AB 3:133-137 (2008)  -  doi:10.3354/ab00070

First non-native crustacean established in coastal waters of Alaska

Gail V. Ashton1,*, Eva I. Riedlecker1,2, Gregory M. Ruiz1

1Smithsonian Environmental Research Centre, 647 Contees Wharf Road, Edgewater, Maryland 21037, USA
2Department of Theoretical Biology and Morphology, University of Vienna, Althanstraße 14, 1090 Vienna, Austria

ABSTRACT: Relatively few non-native species are known from coastal ecosystems at high latitudes to date. We examined the fouling community in Alaska for the presence of the marine amphipod Caprella mutica, which is native to the northwestern Pacific Ocean and has invaded many different global regions. Between 2000 and 2007, fouling panels were deployed in 6 sheltered, shallow bays in Alaska. C. mutica were detected on panels at 4 of these bays, ranging from southeastern Alaska (Ketchikan) to the Aleutian Islands (Dutch Harbor), and have been present in Alaska for at least 6 yr. This appears to be the first reported occurrence of a non-native marine species in the Aleutians and also the first confirmation that a non-native crustacean has established self-sustaining populations in Alaska. These data contribute to growing evidence that coastlines in Alaska are susceptible to biological invasions.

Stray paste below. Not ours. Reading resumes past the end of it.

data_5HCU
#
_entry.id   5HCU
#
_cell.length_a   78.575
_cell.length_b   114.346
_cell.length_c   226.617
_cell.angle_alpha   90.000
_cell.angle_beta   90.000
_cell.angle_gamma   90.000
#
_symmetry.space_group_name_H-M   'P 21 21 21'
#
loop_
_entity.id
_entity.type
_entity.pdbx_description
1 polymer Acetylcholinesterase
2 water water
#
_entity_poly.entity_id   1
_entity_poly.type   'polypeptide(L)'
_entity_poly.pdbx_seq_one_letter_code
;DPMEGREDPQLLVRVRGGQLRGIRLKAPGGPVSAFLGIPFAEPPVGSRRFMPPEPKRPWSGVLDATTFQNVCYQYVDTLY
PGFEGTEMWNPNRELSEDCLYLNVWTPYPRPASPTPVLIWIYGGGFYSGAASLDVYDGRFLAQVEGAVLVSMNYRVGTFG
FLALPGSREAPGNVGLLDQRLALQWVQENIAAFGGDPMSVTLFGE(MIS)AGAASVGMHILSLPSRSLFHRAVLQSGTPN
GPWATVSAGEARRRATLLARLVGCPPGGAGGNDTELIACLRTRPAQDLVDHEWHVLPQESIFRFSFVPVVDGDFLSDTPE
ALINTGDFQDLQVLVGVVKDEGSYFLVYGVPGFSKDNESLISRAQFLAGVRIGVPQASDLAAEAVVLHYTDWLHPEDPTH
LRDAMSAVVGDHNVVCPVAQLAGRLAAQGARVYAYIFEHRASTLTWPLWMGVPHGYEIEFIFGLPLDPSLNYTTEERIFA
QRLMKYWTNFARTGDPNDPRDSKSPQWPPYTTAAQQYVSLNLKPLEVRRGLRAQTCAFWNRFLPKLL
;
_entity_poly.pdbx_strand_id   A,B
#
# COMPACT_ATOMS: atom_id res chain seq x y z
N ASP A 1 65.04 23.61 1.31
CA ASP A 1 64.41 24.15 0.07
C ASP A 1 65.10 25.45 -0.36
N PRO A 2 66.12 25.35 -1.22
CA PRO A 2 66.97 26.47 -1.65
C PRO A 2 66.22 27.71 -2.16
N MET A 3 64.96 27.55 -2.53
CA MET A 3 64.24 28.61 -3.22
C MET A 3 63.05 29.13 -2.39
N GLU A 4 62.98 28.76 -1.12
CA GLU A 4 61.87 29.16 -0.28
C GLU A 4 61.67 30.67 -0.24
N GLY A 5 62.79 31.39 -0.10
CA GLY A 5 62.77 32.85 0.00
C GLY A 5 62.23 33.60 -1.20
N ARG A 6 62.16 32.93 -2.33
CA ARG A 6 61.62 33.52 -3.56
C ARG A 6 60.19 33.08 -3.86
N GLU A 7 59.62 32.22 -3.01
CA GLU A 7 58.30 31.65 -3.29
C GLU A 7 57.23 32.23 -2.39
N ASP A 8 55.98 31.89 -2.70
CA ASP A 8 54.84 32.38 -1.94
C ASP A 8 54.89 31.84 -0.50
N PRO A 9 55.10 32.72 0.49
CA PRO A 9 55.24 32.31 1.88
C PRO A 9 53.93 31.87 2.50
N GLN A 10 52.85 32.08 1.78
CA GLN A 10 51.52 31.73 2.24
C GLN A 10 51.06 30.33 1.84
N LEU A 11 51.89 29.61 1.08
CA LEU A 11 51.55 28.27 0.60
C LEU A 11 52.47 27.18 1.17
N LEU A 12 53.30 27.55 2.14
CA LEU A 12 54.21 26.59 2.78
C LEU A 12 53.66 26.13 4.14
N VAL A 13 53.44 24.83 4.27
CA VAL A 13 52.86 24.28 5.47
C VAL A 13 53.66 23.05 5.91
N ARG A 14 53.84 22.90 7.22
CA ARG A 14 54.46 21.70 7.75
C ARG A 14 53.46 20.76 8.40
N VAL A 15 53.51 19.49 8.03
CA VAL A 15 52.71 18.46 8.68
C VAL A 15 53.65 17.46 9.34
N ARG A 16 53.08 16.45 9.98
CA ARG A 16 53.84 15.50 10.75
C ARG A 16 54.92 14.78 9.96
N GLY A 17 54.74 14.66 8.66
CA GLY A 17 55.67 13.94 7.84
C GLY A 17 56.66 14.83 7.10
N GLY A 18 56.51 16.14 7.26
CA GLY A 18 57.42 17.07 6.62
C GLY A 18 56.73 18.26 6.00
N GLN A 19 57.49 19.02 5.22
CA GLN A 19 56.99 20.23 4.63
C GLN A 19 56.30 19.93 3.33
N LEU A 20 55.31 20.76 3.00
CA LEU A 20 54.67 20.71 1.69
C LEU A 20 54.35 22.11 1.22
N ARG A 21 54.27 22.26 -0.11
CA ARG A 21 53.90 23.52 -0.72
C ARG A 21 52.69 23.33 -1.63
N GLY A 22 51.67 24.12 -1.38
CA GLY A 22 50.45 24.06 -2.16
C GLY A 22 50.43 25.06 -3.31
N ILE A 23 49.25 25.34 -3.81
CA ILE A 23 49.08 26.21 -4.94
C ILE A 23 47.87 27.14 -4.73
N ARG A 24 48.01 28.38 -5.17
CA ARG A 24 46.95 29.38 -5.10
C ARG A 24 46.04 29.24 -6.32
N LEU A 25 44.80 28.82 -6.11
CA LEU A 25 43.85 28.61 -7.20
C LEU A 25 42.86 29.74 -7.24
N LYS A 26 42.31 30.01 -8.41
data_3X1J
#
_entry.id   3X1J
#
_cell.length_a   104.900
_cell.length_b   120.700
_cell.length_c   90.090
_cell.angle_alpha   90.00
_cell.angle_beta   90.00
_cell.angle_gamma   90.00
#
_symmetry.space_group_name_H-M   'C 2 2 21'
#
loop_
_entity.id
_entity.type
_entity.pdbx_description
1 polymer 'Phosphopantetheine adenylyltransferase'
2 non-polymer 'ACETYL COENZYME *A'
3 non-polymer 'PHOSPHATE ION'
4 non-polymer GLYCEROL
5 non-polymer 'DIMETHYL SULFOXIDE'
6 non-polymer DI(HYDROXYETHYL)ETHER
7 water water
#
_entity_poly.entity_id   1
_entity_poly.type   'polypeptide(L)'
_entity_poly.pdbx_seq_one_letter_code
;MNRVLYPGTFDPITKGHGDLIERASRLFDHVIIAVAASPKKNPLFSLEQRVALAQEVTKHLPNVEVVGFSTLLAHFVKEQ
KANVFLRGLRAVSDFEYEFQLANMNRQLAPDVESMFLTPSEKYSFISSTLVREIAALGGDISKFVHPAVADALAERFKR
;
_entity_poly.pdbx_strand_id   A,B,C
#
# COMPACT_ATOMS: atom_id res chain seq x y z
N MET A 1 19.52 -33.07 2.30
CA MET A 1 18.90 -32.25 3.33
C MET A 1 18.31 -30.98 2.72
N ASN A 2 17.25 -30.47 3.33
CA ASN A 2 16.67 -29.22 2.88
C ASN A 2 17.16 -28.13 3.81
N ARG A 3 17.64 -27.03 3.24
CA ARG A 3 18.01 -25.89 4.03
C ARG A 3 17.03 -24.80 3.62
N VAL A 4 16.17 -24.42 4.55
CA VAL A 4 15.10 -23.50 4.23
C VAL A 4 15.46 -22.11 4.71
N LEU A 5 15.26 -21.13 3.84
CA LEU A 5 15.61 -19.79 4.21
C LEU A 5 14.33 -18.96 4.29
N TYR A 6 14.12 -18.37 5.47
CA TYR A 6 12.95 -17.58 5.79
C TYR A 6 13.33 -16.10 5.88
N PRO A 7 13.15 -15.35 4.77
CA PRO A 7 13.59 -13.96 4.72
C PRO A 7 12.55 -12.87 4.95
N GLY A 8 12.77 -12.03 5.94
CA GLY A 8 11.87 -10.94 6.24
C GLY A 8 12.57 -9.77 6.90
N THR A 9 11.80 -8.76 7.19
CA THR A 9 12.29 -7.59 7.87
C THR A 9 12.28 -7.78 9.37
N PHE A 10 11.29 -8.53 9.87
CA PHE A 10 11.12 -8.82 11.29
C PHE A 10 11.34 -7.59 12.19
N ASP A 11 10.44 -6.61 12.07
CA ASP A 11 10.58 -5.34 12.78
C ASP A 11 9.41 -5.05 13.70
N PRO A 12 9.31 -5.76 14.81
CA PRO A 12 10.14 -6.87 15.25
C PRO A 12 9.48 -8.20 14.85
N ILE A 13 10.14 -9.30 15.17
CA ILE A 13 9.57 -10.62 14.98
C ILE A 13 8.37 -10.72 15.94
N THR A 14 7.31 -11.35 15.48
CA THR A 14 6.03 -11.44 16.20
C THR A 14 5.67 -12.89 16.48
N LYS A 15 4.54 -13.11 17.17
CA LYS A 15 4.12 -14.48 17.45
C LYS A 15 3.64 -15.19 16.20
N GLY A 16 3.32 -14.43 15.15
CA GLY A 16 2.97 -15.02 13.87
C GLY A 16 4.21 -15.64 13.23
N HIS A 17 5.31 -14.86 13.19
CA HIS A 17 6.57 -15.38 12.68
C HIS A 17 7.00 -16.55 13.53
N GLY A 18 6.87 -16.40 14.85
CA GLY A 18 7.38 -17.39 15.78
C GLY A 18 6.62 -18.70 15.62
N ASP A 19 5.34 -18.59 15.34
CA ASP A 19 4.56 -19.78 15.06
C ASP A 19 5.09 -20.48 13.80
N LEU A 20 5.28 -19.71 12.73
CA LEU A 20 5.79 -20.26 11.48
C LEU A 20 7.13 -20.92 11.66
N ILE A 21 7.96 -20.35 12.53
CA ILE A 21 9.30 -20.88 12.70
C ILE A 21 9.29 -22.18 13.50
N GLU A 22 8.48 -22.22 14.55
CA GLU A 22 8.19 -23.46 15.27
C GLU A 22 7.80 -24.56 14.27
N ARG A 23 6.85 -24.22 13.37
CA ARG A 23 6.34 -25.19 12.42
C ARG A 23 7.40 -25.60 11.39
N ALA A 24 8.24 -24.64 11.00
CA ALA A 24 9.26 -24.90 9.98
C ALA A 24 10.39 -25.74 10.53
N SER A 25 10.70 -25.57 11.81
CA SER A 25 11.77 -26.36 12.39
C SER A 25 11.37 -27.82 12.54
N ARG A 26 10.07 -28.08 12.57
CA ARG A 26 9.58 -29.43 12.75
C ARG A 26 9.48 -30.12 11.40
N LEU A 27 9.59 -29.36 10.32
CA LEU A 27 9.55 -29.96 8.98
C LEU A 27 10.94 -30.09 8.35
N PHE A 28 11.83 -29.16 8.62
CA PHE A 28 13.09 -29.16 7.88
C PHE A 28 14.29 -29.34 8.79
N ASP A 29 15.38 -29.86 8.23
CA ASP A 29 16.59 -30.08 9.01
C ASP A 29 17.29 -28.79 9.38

KEY WORDS: Alaska · Caprella mutica · Distribution · Introduction · Invasion

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Cite this article as: Ashton GV, Riedlecker EI, Ruiz GM (2008) First non-native crustacean established in coastal waters of Alaska. Aquat Biol 3:133-137

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